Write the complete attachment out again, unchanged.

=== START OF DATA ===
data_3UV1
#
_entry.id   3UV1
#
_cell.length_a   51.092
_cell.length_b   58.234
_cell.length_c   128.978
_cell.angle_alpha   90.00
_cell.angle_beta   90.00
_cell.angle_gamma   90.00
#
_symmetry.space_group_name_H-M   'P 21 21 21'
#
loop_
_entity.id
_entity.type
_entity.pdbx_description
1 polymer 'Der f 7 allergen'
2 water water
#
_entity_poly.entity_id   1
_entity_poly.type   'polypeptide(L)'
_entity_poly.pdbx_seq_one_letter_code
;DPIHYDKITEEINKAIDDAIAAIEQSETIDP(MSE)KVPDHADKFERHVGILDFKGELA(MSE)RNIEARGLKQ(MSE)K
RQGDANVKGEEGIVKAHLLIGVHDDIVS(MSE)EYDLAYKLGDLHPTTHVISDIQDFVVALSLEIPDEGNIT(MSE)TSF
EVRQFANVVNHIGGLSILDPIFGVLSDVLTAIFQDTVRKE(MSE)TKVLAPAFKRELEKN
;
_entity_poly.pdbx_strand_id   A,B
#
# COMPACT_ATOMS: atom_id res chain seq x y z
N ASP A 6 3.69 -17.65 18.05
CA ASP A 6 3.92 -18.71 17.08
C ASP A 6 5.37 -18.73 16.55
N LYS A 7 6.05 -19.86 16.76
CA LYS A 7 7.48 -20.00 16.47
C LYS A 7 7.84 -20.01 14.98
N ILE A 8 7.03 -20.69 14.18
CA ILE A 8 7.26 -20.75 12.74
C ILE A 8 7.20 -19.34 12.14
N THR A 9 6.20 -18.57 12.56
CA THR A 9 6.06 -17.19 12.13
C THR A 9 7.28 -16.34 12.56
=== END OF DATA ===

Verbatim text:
data_3UV1
#
_entry.id   3UV1
#
_cell.length_a   51.092
_cell.length_b   58.234
_cell.length_c   128.978
_cell.angle_alpha   90.00
_cell.angle_beta   90.00
_cell.angle_gamma   90.00
#
_symmetry.space_group_name_H-M   'P 21 21 21'
#
loop_
_entity.id
_entity.type
_entity.pdbx_description
1 polymer 'Der f 7 allergen'
2 water water
#
_entity_poly.entity_id   1
_entity_poly.type   'polypeptide(L)'
_entity_poly.pdbx_seq_one_letter_code
;DPIHYDKITEEINKAIDDAIAAIEQSETIDP(MSE)KVPDHADKFERHVGILDFKGELA(MSE)RNIEARGLKQ(MSE)K
RQGDANVKGEEGIVKAHLLIGVHDDIVS(MSE)EYDLAYKLGDLHPTTHVISDIQDFVVALSLEIPDEGNIT(MSE)TSF
EVRQFANVVNHIGGLSILDPIFGVLSDVLTAIFQDTVRKE(MSE)TKVLAPAFKRELEKN
;
_entity_poly.pdbx_strand_id   A,B
#
# COMPACT_ATOMS: atom_id res chain seq x y z
N ASP A 6 3.69 -17.65 18.05
CA ASP A 6 3.92 -18.71 17.08
C ASP A 6 5.37 -18.73 16.55
N LYS A 7 6.05 -19.86 16.76
CA LYS A 7 7.48 -20.00 16.47
C LYS A 7 7.84 -20.01 14.98
N ILE A 8 7.03 -20.69 14.18
CA ILE A 8 7.26 -20.75 12.74
C ILE A 8 7.20 -19.34 12.14
N THR A 9 6.20 -18.57 12.56
CA THR A 9 6.06 -17.19 12.13
C THR A 9 7.28 -16.34 12.56